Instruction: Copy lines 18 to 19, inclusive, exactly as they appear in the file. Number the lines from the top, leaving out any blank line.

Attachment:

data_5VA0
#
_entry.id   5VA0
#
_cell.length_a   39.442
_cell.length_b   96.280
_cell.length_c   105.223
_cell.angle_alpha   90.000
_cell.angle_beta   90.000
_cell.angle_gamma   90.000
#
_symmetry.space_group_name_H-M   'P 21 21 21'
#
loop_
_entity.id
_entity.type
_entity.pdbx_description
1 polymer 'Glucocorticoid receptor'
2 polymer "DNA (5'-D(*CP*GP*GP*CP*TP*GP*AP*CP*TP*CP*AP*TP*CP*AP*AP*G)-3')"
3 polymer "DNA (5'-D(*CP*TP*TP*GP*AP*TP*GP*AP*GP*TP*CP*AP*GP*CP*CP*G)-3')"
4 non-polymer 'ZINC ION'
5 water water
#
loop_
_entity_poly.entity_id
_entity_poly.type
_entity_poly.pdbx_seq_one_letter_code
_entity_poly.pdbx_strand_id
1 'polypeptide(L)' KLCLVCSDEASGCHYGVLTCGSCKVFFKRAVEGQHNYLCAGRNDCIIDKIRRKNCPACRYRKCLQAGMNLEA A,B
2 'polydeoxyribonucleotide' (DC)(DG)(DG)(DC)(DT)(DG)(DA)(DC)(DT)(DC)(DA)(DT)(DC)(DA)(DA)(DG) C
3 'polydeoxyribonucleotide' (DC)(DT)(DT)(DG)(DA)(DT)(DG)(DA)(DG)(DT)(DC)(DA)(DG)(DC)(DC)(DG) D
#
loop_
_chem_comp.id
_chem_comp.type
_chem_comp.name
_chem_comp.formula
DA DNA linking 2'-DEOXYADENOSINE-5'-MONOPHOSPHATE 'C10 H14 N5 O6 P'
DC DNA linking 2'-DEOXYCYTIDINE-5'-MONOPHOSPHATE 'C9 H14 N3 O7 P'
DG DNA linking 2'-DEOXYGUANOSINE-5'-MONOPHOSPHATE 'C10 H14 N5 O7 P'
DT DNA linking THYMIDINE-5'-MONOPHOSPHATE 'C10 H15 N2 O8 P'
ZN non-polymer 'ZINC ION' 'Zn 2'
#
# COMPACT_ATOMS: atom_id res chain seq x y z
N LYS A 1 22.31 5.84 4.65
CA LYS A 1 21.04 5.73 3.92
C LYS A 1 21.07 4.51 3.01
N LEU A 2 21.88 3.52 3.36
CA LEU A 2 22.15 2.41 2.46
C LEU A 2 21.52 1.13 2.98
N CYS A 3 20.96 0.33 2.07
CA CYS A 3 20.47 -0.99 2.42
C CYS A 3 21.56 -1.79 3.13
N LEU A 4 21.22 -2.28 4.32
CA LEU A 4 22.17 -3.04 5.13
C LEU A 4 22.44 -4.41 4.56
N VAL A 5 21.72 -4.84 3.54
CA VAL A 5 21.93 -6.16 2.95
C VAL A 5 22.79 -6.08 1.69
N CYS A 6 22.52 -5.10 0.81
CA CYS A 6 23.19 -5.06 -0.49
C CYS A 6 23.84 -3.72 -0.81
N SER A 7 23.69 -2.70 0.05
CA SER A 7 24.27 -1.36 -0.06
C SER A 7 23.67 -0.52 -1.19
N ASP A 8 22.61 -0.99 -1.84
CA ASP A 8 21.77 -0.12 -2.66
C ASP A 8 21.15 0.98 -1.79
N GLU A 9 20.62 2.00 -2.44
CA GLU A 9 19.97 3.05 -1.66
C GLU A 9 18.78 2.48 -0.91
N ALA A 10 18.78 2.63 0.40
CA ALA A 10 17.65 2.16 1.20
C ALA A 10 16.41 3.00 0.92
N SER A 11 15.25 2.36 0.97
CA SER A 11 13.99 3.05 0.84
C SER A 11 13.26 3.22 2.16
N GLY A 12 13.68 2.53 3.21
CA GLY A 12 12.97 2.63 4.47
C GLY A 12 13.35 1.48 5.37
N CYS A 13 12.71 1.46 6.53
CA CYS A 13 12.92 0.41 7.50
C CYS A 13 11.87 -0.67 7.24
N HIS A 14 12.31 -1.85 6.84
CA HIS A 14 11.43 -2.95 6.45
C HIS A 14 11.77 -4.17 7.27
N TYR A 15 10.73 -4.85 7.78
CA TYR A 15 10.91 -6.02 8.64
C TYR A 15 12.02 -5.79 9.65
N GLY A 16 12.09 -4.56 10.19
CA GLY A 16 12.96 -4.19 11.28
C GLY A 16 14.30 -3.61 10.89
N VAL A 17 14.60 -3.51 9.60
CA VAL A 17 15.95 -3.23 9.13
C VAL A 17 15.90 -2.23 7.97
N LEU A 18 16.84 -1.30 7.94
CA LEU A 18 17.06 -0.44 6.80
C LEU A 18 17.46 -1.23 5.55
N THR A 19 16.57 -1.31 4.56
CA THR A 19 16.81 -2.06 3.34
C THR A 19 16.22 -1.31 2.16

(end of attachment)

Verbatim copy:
1 polymer 'Glucocorticoid receptor'
2 polymer "DNA (5'-D(*CP*GP*GP*CP*TP*GP*AP*CP*TP*CP*AP*TP*CP*AP*AP*G)-3')"